Tuesday, 16 December 2008 21:02

Seattle's Volcanoes release 10th CD 

While Texas may be the homebase for thousands of Tejano and conjunto bands, there are mini-Tejano tribes throughout the United States and Mexico.

Each year during the Tejano Music Awards FanFair, fans get a chance to check many of these new groups from all over.

Our Corpus Christi correspondent Rene Cabrera checks out one of these far-flung groups -Los Volcanes de Eddie Rodriguez.

Los Volcanes de Eddie Rodriguez have released their latest CD for Hacienda.  Called “Besos y Copas,” the CD is the 10th for the Corpus Christi label. If you have never heard of Los Volcanes, your ignorance is to be forgiven, because their stomping grounds are as far removed from South Texas as you can get. 

The traditional conjunto, whose handle refers to the not-so-subtle eruption of Mount St. Helens in 1980, hails from Seattle, Washington.  

But the group didn’t just evolve into a conjunto by osmosis.  As would be expected, there is a South Texas conjunto connection. 

Although Eddie Rodriguez, the accordionist/vocalist and leader of the group works out of Seattle and has lived there for some 30 years, the family tree is rooted in Brownsville. Eddie Rodriguez and his siblings were born in Brownsville and attended public schools there until his father, an aircraft mechanic by trade, took a job with Boeing in Seattle. And it was in Brownsville that Rodriguez was exposed to conjunto and Tejano music.

“My folks were promoters in Brownsville during the sixties, so I grew up around all the greats - Gilberto Perez, my padrino; Ruben Vela; Tony De La Rosa; all these great musicians would come over to see my folks every once in a while and if we had a BBQ going on a Sunday, they would play.  Once I heard that music and saw the chemistry, I wanted to be part of it too.”

If you’ve never seen Los Volcanes perform it’s because the group’s regular performance circuit includes venues in Washington, Oregon and Idaho.  The group has been around since 1982 and has survived despite tough competition from norteno and a dearth of radio stations to support their style of music in the far northwest.

“We stay pretty busy with performances almost every weekend,” said Rodriguez.  “Some of the clubs we play are banda and norteno clubs, but we are competitive. In western Washington you’ll find puro norteno clubs.  But if you go to eastern Washington, to the Yakima Valley, and Moses Lake area, you’ll find a lot of Tejano,” he said.   Rodriguez says that Los Volcanes work so much in the northwest that they don’t get to work in Texas as much as they would like.  But that doesn’t mean that the group is totally unknown down here. “Jalapeno Radio in San Antonio plays us a lot and the folks down there respond well to our music.  I’m guessing Jalapeno Radio wouldn’t play us if we didn’t measure up,” he said.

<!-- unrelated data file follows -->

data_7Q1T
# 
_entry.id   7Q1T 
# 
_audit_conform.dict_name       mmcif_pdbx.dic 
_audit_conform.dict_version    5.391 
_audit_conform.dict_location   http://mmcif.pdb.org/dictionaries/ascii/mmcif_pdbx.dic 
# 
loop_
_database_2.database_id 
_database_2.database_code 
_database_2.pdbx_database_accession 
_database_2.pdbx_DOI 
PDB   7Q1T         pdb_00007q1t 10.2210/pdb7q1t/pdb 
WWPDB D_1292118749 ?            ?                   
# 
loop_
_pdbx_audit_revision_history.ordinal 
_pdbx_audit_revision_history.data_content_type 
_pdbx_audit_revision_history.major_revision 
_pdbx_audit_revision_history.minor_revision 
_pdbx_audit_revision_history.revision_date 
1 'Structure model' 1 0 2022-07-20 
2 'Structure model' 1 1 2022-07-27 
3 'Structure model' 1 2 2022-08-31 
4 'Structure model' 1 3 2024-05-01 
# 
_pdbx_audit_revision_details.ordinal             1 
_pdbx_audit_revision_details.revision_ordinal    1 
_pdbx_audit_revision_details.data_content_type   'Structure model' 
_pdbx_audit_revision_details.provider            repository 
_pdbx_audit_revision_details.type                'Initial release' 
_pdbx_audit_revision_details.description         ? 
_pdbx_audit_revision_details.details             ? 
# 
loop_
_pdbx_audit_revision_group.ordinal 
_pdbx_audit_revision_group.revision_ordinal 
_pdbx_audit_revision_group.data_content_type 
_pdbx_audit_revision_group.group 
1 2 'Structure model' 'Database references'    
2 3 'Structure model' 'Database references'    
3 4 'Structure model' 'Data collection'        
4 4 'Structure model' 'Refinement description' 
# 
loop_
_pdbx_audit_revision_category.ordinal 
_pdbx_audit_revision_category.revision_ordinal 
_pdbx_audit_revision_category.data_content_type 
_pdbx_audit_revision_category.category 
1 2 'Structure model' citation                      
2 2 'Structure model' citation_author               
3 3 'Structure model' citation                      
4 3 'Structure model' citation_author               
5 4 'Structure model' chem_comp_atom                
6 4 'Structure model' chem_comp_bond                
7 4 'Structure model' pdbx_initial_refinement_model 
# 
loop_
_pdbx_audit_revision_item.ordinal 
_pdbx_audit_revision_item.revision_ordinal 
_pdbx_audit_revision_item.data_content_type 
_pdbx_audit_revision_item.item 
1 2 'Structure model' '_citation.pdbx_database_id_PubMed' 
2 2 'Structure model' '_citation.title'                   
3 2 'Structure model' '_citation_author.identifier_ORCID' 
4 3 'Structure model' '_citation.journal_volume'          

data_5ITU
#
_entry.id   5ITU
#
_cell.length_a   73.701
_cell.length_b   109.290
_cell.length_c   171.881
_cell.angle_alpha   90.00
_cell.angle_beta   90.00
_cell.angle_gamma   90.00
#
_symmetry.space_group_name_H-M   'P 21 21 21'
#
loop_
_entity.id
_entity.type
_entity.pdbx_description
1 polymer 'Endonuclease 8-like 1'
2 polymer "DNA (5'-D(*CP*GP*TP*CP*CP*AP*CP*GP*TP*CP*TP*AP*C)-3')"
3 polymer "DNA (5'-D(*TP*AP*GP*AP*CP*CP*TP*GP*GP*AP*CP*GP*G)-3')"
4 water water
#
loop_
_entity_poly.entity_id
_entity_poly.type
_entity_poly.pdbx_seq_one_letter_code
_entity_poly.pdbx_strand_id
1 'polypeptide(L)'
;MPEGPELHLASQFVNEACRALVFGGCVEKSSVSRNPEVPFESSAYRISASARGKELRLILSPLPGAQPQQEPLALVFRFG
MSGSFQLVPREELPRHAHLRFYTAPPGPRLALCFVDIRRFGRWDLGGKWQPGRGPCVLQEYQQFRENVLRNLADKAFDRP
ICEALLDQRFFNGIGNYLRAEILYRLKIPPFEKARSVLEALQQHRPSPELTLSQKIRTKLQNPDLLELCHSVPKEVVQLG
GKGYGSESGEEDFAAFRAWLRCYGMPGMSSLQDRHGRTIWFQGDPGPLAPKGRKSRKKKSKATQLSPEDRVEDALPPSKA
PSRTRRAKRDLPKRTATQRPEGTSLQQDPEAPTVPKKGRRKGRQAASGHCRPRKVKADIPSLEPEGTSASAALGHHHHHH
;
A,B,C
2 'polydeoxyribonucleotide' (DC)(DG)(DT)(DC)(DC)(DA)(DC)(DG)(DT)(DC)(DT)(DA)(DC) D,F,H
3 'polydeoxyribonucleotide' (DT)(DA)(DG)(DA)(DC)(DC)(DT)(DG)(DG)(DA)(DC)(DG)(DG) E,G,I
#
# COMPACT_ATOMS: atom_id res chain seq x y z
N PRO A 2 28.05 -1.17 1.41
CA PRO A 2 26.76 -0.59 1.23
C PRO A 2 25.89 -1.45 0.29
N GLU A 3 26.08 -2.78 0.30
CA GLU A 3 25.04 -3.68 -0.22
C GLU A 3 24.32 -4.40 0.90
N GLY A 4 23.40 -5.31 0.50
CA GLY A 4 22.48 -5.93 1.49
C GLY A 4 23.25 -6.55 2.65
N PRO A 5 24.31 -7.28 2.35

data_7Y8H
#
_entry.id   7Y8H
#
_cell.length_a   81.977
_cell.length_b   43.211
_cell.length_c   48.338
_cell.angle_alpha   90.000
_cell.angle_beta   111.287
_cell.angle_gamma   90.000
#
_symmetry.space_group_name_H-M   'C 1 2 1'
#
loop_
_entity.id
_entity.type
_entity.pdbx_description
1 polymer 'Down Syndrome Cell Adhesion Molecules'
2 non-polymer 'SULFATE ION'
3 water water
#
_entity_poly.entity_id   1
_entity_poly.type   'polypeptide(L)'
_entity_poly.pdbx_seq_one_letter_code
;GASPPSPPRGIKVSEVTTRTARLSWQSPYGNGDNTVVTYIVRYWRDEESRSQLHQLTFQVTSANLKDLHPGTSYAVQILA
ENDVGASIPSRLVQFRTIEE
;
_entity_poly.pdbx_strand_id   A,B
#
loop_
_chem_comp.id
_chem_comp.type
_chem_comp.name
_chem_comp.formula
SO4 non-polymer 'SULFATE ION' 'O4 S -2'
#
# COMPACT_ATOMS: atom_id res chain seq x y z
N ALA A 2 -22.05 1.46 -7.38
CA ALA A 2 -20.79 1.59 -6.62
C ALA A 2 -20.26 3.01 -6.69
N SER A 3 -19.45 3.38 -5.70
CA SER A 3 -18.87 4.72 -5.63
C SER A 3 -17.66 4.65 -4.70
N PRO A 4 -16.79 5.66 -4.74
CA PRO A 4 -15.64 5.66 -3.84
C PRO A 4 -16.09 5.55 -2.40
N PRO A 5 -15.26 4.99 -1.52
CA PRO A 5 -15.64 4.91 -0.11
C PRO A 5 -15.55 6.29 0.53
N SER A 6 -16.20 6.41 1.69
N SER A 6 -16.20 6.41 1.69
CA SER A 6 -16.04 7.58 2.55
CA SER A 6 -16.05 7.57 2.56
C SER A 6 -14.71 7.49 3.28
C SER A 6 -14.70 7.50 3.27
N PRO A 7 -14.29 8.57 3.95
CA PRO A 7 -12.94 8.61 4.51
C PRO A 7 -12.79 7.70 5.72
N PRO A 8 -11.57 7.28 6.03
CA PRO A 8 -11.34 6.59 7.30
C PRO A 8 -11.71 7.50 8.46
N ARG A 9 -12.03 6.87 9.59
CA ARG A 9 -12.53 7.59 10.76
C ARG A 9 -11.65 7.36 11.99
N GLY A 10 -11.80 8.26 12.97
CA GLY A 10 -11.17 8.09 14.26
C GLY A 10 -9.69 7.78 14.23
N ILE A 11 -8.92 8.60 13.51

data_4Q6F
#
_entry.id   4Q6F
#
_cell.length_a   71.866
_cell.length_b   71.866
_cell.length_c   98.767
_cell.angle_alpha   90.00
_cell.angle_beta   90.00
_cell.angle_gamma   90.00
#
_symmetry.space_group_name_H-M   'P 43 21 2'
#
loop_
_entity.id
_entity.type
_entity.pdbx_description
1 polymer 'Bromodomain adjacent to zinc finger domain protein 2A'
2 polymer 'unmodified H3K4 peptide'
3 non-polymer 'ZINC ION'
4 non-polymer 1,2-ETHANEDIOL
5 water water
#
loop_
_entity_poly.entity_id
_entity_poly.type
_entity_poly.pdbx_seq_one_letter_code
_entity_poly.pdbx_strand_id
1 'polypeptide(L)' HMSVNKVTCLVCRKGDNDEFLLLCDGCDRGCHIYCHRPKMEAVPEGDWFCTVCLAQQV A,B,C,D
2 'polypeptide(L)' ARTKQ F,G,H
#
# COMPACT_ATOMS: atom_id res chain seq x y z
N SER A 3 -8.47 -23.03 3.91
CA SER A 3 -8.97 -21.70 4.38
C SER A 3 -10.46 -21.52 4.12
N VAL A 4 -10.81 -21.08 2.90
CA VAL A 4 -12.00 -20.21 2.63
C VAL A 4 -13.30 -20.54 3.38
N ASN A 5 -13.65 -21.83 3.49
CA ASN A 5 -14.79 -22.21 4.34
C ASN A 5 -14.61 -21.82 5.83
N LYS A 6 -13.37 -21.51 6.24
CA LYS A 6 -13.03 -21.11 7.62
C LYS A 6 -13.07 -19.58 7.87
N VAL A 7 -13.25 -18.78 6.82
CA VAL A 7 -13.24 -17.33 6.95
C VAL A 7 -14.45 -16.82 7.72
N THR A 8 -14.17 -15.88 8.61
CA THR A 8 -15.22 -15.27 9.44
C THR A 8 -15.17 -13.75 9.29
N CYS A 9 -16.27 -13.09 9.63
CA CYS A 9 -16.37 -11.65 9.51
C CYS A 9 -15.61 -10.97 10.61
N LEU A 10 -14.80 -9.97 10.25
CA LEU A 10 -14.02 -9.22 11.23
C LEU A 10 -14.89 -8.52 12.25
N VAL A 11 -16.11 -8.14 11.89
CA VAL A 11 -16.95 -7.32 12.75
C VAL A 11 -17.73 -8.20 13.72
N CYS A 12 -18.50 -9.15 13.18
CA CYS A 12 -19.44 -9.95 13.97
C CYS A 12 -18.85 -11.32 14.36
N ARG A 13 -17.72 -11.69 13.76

Besides Eddie Rodriguez, the band also includes David Olivares on bajo sexto; Art Garza on bass guitar; Sean Rodriguez on drums; and Sara Fonseca, who joined the band about a year ago, on vocals.

“We are big fans of Chavela and Brown Express, in the days when the real Brown Express and Chavela were so good - before she got together with El Tigre (Eduardo Hernandez of Los Tigres Del Norte).  So this gives us the ability to sort of pay tribute to her,” said Rodriguez.

According to Rodriguez, his parents were friends of Brownsville native Richard Fuentes, who joined San Jose native Chavela (Salaiza) to form Brown Express in 1976. 

As far as the album is concerned, this is a credible performance by a mature group that sticks to business with little fanfare to deliver a set of tunes that shows they are veterans who know what they’re about. The 12 piece album includes a mix of tunes that cover the usual cumbias, rancheras and one huapango, with Rodriguez anchoring at accordion in a paced and uncomplicated journeyman style.

You’ll find familiarity galore here, with tunes like “Donde El Viento Me Lleve,” “Es Puro Amor,” “Arrancame El Corazon,” “El Gavilan Pollero,” and a gem of a pick for the title tune, “Besos y Copas,” whose lyrics describe yet another romantic split.  Incidentally, “Besos y Copas” was written by Victor Cordero (1914-1983), an incredibly successful Mexican songwriter who penned some 700 corridos, among them such well known tunes as Gabino Barrera and Juan Charrasqueado.

Sara Fonseca shows an agile vocal style on a sprightly version of the cumbia, “Es Puro Amor,” on a ranchera called “Quiero Volverte Loco,” and on “Ya Te Vi.”

Find Los Volcanes at www.losvolcanes2000.com and www.myspace.com/losvolcanes